Awareness and First Aid

When your body temperature drops below 35°C, this is called hypothermia – a potentially fatal condition that can cause your heart and respiratory system to fail if not treated urgently. Michelle Kieck, ER24 Branch Manager, Pietermaritzburg, explains.

Although Kwa-Zulu Natal doesn’t get as cold as other provinces during winter, the Pietermaritzburg branch gets frequent callouts for hypothermia as the weather changes. “This doesn’t necessarily mean the patient is blue and cold and looks like they’re from the Titanic,” explains Kieck. “Hypothermia simply means their core body temperature has dropped below 35°C.”

Hypothermia is caused by prolonged exposure to very cold temperatures. This causes your body to lose heat faster than it's produced. When your body temperature drops, your heart, nervous system, and other organs can't work as well as they usually do. Left untreated, it can cause your heart and respiratory system to fail and may eventually be fatal.

Signs of hypothermia

Mild hypothermia

  • Shivering
  • General tiredness
  • Lethargy
  • Confusion
  • Paleness – because blood has shunted to vital organs, such as the brain, heart, and lungs
  • Pins and needles – due to hands and feet losing adequate blood supply.

Moderate to severe

  • Decreased heart rate
  • Decreased consciousness
  • Slow breathing
  • Low blood pressure
  • Extremities have shut down.

How do you prevent hypothermia?

“The most obvious way to prevent hypothermia is to find a safe, warm place to be when the temperatures drop,” says Kieck.  “The problem is that some of our patients are homeless and don’t have this option. Children and the elderly are particularly susceptible to hypothermia.”

She recounts a serious case during loadshedding, when the electricity had been off in a particular informal settlement for two weeks. “We had to take a six-month old baby to hospital for urgent treatment because the house had no insulation and no heat. He was already extremely lethargic when we got there and had to spend several days in hospital.”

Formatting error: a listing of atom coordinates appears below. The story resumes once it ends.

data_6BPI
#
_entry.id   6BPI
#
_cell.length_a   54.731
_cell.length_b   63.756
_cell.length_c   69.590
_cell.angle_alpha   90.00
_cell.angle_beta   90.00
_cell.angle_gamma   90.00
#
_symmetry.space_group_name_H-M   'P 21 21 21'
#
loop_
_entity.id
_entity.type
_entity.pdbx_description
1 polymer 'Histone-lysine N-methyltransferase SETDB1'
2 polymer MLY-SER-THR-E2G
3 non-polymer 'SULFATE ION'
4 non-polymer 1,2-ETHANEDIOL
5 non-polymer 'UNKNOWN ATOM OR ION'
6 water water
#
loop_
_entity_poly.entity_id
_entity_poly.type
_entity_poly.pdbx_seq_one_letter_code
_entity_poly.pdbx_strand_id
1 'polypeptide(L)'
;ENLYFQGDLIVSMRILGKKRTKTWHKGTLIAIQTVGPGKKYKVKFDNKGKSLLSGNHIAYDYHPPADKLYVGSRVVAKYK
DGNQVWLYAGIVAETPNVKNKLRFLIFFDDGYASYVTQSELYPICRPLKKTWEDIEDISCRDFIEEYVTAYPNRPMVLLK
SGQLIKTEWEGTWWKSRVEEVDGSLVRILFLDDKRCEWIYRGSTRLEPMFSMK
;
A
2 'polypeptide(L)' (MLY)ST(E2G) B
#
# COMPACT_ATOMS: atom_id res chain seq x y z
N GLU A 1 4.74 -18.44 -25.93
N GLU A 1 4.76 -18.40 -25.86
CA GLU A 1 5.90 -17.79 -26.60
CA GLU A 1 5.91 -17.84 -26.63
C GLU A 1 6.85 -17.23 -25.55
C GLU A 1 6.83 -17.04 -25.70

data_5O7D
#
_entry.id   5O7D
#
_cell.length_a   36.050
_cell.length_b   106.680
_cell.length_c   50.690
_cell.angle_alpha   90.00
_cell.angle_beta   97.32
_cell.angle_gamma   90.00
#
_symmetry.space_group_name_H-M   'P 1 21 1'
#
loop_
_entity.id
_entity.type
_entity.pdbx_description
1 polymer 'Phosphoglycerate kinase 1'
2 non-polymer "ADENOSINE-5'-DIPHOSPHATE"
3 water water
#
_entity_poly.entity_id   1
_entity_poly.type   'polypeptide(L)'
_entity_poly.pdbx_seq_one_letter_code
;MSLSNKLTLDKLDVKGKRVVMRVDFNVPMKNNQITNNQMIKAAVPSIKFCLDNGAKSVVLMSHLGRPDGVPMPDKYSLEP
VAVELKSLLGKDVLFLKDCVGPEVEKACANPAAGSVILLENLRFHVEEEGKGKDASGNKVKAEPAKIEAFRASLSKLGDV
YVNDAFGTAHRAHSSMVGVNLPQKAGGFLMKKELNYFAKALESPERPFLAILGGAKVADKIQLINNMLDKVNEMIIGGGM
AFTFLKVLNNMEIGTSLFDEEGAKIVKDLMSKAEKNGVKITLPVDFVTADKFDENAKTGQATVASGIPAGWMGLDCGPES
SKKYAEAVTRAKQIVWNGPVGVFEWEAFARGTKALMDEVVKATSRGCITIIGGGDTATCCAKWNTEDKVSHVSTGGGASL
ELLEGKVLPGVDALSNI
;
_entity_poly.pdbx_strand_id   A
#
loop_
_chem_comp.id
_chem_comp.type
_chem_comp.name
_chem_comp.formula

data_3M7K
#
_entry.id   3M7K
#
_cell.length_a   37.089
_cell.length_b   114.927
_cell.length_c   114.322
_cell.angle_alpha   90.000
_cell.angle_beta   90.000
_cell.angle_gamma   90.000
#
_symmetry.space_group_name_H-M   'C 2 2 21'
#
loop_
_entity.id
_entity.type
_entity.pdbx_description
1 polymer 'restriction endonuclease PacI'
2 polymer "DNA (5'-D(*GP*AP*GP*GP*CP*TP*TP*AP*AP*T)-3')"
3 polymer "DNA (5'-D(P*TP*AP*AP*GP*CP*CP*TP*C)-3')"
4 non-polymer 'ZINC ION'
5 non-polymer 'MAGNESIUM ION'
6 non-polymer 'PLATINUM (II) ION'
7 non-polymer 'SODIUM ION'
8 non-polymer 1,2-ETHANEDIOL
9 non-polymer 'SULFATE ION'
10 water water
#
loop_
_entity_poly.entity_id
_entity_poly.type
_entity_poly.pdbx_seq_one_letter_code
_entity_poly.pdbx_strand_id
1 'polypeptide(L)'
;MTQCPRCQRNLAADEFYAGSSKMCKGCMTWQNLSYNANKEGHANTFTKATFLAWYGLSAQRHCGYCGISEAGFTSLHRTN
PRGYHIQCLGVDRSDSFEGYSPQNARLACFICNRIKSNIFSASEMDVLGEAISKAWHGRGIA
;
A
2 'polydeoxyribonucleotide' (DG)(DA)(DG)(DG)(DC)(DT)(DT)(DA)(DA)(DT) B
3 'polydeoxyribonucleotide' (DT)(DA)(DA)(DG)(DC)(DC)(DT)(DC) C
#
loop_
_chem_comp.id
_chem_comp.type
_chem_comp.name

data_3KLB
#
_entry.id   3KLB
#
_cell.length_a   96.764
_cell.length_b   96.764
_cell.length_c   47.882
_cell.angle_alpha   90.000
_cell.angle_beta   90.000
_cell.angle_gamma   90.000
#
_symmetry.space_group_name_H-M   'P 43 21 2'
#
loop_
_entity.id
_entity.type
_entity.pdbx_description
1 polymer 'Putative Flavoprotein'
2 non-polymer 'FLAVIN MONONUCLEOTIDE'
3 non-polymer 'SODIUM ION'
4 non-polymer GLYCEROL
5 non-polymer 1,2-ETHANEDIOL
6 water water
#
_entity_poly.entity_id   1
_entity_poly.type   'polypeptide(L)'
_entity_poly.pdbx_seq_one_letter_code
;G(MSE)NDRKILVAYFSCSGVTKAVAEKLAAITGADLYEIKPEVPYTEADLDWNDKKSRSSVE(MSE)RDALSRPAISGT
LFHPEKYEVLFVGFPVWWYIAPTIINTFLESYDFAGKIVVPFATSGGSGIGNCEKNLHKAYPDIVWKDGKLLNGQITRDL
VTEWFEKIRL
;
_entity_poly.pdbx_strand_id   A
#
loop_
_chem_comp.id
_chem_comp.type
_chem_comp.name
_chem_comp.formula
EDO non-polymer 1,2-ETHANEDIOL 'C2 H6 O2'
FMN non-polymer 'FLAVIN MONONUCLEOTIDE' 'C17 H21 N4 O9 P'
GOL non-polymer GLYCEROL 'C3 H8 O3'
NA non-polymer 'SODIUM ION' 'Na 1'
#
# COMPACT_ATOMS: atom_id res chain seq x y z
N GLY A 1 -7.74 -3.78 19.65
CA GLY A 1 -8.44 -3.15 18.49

Be sensible when outdoors in winter

“If you play sport, compete in races, or go hiking and camping in winter, it’s important to be sensible and prepared. Know the area, don’t hike alone, and ensure you have proper equipment for the weather. A first aid kit, space blanket, and wet-weather gear are essential.”

During a recent three-day, 270km mountain bike race that took place in KZN, some participants presented with hypothermia, says Kieck. “We had to get them out of the race on the first or second day. They’d been in wet clothes for hours and were pushing too hard. Elite sportspeople often fight through the pain, sometimes with detrimental results.” 

What to do if someone has hypothermia

“Don’t expect to simply throw a blanket over the patient,” Kieck warns. “Rather get them out of the elements and remove their damp clothing while you wait for an ER24 crew to arrive. Warm them up slowly in a space blanket, with a fluffy blanket underneath to insulate the heat. You can warm them further by rubbing their arms and legs. Do it gently as sudden blood flow can cause pain.

“If the person is fully awake and able to swallow normally, warm drinks can assist in the warming-up process. However, if the person has decreased consciousness, don’t try to feed them or get them to drink as they will aspirate, meaning the food or fluid will get into their lungs.  When ER24 arrives, we’ll perform fluid resuscitation via a warm drip and transport them to hospital if necessary.”

In case of a medical emergency call 084 124 for real help, real fast.